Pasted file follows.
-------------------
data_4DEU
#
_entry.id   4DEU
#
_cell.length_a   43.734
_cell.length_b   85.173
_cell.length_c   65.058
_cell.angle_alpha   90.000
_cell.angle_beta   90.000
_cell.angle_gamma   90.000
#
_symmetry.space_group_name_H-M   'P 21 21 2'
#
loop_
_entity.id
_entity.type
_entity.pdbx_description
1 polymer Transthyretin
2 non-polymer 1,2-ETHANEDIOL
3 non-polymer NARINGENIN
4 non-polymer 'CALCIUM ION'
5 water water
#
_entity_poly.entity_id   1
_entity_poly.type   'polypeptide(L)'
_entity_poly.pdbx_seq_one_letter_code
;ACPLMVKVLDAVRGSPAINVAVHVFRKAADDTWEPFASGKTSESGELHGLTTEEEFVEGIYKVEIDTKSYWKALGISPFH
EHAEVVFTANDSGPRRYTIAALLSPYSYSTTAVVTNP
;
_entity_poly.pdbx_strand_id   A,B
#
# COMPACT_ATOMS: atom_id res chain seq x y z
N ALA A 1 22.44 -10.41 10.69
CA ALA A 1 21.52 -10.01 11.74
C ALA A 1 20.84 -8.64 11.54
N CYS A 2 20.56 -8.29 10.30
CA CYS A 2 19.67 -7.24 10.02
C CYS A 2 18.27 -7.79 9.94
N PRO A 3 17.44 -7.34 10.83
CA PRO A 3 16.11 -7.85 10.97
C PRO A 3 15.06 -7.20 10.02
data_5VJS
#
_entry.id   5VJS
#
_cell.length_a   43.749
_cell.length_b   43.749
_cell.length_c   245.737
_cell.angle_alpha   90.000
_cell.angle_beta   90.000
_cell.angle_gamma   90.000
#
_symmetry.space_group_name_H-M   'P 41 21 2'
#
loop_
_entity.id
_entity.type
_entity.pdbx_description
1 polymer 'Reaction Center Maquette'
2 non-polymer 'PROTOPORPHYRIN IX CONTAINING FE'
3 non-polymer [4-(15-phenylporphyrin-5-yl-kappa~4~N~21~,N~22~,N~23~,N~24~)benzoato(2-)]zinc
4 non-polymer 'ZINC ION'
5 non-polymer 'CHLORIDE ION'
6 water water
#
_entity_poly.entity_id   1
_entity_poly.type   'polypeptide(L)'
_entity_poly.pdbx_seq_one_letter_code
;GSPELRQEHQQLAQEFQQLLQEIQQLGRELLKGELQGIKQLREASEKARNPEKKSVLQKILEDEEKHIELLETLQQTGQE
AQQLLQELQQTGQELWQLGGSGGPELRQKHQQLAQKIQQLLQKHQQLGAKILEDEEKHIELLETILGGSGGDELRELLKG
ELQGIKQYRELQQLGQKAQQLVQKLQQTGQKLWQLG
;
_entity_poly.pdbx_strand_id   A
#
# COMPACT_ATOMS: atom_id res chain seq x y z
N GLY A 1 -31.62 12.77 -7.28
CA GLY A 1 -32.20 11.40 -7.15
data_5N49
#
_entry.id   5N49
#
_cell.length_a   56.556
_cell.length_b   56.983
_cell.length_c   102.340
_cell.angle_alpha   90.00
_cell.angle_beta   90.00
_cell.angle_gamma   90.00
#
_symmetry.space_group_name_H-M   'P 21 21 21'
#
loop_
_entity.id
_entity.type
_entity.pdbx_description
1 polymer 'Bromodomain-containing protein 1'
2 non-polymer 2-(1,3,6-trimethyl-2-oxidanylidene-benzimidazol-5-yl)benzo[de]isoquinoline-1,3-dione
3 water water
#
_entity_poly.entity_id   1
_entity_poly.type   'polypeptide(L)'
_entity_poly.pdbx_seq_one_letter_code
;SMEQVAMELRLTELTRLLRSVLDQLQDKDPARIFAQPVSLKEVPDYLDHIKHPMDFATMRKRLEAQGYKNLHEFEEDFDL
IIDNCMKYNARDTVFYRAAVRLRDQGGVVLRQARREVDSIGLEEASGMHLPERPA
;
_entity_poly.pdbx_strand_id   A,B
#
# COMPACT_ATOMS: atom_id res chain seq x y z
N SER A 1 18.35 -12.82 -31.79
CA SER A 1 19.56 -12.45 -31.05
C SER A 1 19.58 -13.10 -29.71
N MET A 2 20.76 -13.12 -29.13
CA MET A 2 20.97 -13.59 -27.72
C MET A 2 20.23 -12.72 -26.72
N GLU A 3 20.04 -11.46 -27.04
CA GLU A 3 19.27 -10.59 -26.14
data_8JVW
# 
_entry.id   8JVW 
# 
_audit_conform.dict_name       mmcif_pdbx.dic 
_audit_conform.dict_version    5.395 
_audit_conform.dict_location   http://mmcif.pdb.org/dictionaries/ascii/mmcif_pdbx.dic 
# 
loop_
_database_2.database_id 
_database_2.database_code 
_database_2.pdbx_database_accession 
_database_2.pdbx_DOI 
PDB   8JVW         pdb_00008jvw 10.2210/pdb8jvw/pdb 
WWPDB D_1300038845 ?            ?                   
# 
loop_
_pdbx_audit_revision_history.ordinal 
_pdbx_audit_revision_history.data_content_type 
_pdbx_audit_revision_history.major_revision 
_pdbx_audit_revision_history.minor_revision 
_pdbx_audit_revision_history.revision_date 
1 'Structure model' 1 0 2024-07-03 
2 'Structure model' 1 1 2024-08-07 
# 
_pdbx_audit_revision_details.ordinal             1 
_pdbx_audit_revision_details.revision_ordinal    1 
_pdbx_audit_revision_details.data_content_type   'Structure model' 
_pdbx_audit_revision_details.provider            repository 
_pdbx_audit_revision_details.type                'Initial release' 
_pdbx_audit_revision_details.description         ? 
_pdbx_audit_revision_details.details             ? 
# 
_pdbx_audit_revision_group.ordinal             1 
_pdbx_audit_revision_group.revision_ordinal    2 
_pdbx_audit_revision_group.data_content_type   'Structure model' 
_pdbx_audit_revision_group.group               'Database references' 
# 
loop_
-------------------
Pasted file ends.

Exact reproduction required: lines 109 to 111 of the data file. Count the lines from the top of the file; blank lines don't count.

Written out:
CA SER A 1 19.56 -12.45 -31.05
C SER A 1 19.58 -13.10 -29.71
N MET A 2 20.76 -13.12 -29.13